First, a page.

Home's roots planted with can-do attitude
The Hudson palliative care home is a unique place in the region. But howdid such a home - one that embraces, comforts and supports the people preparing to leave this world and the loved ones they'll leave behind - come to reside at 90, rue Como-Gardens? And why should otherwise healthy people contribute to the home which is forever comingupwithnewwaysto raisemoneyto meet its operating costs?
When Chantal Anctil and Sylvie Dufresne, doctors with the Vaudreuil-Soulanges Centre de santé et de services sociaux, teamed up in 2003 with nurse Suzanne Roberge and director Sylvie D'Aragon, they identified the need for a palliative care home in Vaudreuil-Soulanges.
It would take two more years for the concept to coalesce into an actual grassroots effort in the form of the VaudreuilSoulanges Health Care Foundation.
Sylvie Crevier, president of the VaudreuilSoulanges Health Care Foundation, which opened the home last September, began working with the group in 2004. Not long after, the foundation established its charter and non-profit status.
The group's first volunteer, thirteenmember board of directors included doc- tors, nurses, CLSC workers and citizens.
Many, like Crevier and board vicepresident Yves Patenaude who got involved as a way to give back after their respective spouses passed away, wanted to see a place where people could spend their final days in comfort, love and with dignity.
And by the time the $3.5 million home opened with four patient beds late last summer, more than 2,000 VaudreuilSoulanges people had volunteered in countless ways to bring the dream of the home to fruition.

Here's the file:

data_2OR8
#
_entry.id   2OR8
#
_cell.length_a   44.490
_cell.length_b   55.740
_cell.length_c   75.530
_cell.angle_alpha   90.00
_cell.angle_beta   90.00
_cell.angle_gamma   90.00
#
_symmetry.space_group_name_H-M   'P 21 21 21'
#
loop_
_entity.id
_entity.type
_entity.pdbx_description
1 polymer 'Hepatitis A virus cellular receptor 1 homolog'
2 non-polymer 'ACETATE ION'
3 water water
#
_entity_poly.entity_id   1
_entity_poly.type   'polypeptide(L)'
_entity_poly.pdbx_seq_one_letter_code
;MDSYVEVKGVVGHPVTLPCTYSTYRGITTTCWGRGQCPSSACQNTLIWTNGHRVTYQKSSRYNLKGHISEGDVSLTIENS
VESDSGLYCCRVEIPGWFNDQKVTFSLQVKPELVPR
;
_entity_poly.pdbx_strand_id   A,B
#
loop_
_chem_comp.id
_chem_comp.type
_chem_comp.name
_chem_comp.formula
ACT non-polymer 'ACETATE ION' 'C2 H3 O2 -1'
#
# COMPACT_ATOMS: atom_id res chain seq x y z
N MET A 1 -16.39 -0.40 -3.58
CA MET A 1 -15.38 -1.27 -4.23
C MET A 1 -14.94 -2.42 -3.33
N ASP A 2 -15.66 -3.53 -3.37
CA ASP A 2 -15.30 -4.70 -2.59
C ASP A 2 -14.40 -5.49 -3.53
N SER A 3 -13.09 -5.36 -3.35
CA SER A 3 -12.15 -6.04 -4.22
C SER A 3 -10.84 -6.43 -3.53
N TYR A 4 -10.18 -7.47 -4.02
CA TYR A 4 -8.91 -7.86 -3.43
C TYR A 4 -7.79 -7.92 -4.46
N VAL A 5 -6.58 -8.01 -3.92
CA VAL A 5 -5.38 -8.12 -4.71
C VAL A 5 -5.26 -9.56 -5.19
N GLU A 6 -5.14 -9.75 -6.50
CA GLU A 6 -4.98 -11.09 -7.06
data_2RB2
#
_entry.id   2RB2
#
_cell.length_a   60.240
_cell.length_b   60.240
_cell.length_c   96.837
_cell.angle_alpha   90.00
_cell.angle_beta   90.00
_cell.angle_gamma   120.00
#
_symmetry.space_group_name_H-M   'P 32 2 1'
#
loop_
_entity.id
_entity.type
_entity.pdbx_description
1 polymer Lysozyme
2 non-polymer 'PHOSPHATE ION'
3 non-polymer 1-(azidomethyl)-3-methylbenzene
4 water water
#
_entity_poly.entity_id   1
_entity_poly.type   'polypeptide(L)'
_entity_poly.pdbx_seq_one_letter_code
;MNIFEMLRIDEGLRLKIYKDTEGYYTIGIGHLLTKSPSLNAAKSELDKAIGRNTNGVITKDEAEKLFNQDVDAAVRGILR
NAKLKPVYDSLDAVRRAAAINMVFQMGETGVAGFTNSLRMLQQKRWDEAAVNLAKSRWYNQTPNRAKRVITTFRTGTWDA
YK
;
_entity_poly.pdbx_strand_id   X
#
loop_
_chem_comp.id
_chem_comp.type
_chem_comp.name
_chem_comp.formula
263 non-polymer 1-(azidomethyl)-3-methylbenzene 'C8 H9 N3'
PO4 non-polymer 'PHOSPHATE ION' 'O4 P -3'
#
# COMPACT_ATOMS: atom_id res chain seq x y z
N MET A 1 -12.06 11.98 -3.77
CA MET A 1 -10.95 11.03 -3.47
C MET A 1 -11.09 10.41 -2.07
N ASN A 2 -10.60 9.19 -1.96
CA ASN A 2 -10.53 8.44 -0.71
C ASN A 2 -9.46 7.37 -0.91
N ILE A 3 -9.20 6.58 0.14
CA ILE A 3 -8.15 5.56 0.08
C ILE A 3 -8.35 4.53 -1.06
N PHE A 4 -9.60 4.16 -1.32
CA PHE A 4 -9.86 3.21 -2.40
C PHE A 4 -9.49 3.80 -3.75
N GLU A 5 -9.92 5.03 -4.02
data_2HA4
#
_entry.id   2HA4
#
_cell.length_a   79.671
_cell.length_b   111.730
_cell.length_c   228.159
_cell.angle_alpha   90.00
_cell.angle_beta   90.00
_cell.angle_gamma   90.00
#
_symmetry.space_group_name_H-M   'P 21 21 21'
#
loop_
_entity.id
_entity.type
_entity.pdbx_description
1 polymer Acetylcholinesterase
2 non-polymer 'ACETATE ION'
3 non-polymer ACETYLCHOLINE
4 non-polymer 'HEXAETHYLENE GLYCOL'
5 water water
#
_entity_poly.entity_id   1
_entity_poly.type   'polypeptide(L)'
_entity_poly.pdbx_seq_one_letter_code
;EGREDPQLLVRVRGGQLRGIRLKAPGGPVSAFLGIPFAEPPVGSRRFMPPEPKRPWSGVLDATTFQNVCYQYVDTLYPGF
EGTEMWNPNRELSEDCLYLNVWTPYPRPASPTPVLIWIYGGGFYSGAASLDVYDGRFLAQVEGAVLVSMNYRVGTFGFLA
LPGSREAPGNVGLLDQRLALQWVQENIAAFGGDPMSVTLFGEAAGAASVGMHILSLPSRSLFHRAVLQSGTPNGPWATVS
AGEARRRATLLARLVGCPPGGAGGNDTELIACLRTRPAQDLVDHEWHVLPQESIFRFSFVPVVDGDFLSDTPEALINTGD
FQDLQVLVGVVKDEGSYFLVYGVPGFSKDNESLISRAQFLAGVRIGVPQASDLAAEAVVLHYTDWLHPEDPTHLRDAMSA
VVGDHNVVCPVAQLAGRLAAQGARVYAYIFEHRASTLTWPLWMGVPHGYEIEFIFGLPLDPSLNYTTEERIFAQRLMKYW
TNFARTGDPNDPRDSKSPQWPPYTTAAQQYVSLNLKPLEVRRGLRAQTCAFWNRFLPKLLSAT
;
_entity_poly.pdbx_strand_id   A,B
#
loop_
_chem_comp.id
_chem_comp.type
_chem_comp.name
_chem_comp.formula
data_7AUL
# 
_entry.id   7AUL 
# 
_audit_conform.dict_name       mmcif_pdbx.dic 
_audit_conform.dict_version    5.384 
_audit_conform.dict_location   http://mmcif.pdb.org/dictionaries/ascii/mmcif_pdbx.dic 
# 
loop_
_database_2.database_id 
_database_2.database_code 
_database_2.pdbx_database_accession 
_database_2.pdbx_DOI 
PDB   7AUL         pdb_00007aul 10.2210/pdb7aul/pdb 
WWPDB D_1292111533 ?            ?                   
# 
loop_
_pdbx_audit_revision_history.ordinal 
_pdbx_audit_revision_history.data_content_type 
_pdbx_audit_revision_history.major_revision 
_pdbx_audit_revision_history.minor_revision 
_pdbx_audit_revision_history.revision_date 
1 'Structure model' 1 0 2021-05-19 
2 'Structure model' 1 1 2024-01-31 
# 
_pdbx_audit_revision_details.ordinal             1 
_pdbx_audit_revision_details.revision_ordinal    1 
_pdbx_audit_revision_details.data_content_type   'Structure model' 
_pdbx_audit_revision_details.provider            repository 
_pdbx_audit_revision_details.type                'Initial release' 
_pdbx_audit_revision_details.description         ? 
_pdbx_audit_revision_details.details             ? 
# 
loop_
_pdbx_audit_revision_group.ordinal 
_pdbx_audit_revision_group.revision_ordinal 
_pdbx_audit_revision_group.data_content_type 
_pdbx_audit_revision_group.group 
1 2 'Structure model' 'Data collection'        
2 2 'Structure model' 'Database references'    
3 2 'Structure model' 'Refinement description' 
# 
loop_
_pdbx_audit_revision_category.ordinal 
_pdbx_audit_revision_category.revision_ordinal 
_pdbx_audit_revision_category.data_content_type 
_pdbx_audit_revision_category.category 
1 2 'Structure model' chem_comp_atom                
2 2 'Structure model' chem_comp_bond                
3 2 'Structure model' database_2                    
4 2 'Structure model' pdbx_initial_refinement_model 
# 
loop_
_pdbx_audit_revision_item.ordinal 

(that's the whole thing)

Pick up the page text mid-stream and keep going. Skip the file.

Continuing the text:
Though it was evaluated at $3.5 million, the Foundation actually saved $1 million building the home thanks to countless donations of time, material, labour or money.
There was a land donation made by Hugh and Mary Parsons and their son, Chip.
A contractor volunteered his time to oversee the project, while an architect and an engineer donated a portion of their time.
Hudson quilters worked tirelessly to stitch together individual hand-made bed covers unique to each room, while local knitters cast-on to create countless pairs of slippers.
Towns like Vaudreuil-Dorion, Hudson and L'Île-Perrot held fundraisers to sponsor particular rooms, and Vaudreuil-Soulanges' Optimists Clubs joined together to fund a room specifically for child patients.
Citizens organized fundraisers. Golf clubs held tournaments. And more.
The concept galvanized individuals and groups and brought them together despite linguistic, financial, religious or otherdifferences.
And in the same spirit, the resulting home, its staff and an army of volunteers (more are always needed) continue to welcome people whose bodies are giving up on them...and whose families who are never ready to say goodbye.
All services are offered free of charge to patients and for nominal fees to families.